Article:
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Pete, lifter of heavy things, Employee of the Month

Earlier in the year, our friend Pete decided that the time was right to haul the last clump of tyres from Zephyr Creek. It was about 8 o’clock at night, and after a cursory glance, he predicted that there “couldn’t be more than 30 or 40 in there.” Almost 200 tyres later, Pete had earnt his “Employee of the Month” status, and with assistance from Will, had built a respectable tyre mound on the edge of the creek. Thanks. I think.


The elegant, sinuous form of a tyre sheep shelter, modelled by tyrechitects Abi and Shane.

The patch buried under tyres is slated for revegetation this winter, so we couldn’t leave the tyres there indefinitely, nor could we afford their disposal fees, nor could we find any earthship or go-kart track builders interested in taking them off our hands. So after pondering them for a while, we settled on Option E: using them to construct sheep shelters.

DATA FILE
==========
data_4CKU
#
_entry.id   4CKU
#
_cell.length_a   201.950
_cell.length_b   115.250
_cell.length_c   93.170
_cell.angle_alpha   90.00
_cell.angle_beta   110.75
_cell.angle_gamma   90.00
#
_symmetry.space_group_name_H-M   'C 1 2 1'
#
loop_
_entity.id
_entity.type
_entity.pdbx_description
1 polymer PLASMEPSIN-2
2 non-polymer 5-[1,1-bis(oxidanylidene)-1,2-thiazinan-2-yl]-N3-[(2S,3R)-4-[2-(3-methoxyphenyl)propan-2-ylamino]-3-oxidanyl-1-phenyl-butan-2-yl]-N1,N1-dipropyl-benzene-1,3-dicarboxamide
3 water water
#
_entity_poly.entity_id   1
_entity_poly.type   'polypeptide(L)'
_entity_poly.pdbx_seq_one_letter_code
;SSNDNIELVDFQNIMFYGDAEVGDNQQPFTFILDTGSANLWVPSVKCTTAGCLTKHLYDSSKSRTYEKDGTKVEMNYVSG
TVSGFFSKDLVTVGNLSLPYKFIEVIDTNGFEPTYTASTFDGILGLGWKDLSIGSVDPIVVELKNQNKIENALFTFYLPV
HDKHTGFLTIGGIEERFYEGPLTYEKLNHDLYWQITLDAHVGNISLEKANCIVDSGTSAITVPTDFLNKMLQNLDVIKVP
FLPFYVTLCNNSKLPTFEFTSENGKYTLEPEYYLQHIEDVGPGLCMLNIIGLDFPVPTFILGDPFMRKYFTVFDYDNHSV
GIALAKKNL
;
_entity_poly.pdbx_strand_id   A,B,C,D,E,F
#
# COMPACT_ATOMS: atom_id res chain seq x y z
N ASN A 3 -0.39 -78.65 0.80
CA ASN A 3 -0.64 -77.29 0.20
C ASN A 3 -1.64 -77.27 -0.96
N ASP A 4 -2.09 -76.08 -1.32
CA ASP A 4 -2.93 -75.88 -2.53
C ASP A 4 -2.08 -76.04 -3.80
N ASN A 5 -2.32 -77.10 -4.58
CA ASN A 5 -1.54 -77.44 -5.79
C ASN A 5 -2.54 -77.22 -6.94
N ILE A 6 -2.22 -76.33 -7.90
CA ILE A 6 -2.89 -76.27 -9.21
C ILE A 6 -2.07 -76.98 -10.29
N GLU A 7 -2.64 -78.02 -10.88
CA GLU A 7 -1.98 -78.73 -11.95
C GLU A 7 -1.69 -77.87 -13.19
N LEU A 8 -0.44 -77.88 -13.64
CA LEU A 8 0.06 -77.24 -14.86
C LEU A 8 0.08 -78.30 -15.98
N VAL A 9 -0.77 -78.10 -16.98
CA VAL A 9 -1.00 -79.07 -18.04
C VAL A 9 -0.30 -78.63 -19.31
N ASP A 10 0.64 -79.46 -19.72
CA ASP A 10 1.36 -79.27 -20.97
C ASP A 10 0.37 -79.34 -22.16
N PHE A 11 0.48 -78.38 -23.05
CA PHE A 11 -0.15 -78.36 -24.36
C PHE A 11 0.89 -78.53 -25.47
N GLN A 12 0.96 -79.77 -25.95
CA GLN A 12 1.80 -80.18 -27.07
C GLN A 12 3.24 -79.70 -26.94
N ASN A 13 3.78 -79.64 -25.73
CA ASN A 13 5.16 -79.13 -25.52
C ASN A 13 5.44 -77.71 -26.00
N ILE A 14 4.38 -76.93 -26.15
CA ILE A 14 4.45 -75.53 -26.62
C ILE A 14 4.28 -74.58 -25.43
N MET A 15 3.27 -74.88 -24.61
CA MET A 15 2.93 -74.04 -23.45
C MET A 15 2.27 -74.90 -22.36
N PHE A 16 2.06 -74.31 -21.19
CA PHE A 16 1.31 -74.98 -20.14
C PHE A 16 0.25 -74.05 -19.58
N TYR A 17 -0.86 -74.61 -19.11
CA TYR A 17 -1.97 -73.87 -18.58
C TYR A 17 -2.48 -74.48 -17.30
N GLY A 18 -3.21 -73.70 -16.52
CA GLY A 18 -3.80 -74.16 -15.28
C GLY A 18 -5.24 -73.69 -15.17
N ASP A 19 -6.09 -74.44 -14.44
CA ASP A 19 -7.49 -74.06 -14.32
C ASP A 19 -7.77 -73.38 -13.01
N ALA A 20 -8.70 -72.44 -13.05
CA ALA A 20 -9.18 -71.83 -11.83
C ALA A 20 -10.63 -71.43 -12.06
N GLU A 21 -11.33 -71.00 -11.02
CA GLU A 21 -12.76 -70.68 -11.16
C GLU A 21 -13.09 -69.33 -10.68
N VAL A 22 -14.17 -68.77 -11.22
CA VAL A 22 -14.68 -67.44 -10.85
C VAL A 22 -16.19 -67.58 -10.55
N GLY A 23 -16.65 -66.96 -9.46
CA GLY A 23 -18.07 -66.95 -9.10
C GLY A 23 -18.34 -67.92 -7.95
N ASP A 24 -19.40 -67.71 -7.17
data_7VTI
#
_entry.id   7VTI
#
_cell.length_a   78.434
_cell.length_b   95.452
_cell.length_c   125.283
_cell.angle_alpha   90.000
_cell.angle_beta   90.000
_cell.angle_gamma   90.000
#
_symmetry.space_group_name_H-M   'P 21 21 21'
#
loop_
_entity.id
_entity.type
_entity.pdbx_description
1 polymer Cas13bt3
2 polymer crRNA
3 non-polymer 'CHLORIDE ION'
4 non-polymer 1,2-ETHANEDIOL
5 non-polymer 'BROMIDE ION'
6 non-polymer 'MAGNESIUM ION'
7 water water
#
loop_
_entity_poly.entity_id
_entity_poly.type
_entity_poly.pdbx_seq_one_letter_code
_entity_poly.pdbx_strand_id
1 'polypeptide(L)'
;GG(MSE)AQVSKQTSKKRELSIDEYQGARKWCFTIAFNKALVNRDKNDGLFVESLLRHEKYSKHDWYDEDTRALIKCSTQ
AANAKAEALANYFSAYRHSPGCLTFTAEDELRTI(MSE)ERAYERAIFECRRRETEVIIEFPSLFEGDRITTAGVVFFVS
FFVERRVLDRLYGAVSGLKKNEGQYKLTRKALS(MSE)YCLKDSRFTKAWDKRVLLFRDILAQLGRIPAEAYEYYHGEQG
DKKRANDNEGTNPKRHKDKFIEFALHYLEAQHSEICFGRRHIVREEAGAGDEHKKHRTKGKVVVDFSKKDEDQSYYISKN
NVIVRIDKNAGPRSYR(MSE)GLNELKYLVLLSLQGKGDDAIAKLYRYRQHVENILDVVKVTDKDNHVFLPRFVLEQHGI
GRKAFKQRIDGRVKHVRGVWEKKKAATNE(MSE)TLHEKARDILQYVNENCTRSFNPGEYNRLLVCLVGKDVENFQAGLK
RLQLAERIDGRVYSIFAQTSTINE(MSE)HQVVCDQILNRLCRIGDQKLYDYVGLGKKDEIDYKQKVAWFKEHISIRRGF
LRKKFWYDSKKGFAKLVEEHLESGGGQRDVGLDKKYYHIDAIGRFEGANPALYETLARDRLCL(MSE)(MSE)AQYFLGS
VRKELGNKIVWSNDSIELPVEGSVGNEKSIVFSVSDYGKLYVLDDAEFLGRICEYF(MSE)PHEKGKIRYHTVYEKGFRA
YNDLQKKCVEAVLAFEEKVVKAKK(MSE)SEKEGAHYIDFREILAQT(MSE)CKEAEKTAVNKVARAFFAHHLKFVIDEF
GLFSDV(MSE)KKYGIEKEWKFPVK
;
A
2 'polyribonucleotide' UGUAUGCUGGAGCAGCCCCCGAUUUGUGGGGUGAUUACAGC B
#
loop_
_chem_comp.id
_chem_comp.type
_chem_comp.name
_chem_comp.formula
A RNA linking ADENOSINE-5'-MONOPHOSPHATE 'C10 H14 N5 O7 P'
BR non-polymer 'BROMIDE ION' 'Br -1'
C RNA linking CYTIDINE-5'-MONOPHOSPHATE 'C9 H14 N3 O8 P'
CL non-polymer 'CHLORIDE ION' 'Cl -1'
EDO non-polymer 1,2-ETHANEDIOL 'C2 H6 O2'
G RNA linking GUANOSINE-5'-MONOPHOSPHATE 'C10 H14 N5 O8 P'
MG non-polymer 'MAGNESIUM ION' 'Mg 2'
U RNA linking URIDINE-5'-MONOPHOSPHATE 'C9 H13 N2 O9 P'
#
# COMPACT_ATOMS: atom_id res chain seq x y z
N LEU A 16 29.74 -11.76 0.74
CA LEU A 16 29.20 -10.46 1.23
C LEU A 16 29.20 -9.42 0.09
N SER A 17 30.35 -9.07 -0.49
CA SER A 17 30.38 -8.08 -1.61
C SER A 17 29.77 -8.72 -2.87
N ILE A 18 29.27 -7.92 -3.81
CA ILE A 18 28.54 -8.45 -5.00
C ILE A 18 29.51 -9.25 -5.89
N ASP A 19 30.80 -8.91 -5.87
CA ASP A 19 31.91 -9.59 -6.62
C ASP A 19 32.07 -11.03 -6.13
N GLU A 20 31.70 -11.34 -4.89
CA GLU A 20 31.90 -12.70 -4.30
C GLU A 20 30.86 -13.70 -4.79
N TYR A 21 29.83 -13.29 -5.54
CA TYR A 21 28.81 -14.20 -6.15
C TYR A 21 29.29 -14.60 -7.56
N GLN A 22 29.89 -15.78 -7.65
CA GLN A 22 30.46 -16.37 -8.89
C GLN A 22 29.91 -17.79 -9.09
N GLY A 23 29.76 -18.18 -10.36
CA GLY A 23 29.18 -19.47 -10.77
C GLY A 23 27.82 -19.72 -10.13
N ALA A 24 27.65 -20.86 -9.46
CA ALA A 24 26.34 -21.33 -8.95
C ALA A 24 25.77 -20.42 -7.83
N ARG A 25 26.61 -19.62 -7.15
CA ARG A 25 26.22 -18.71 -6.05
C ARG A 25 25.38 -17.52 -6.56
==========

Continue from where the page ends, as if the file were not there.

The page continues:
With a wind farm only a few kilometres down the road from our property, and our famous lack of trees, surely future livestock will be delighted to have a cosy tyre wall to huddle behind. From above, they look like elongated ‘S’ shapes, creating two alcoves facing opposite directions. Positioned perpendicular to the prevailing winds, the sheep will always have an option to get out of the weather. We built them at higher elevations and off-contour to ensure decent drainage, and pegged them in place with star-droppers. Each one took about 20-30 minutes to build and can be disassembled in less than that. Even if the sheep aren’t interested, I’m sure new trees won’t mind a bit of wind protection. I’m reluctant to use ‘elegant’ and ‘tyre’ in the same sentence, but I reckon these structures are a reasonable, low-energy strategy for a persistent waste problem. At least until we think of something better!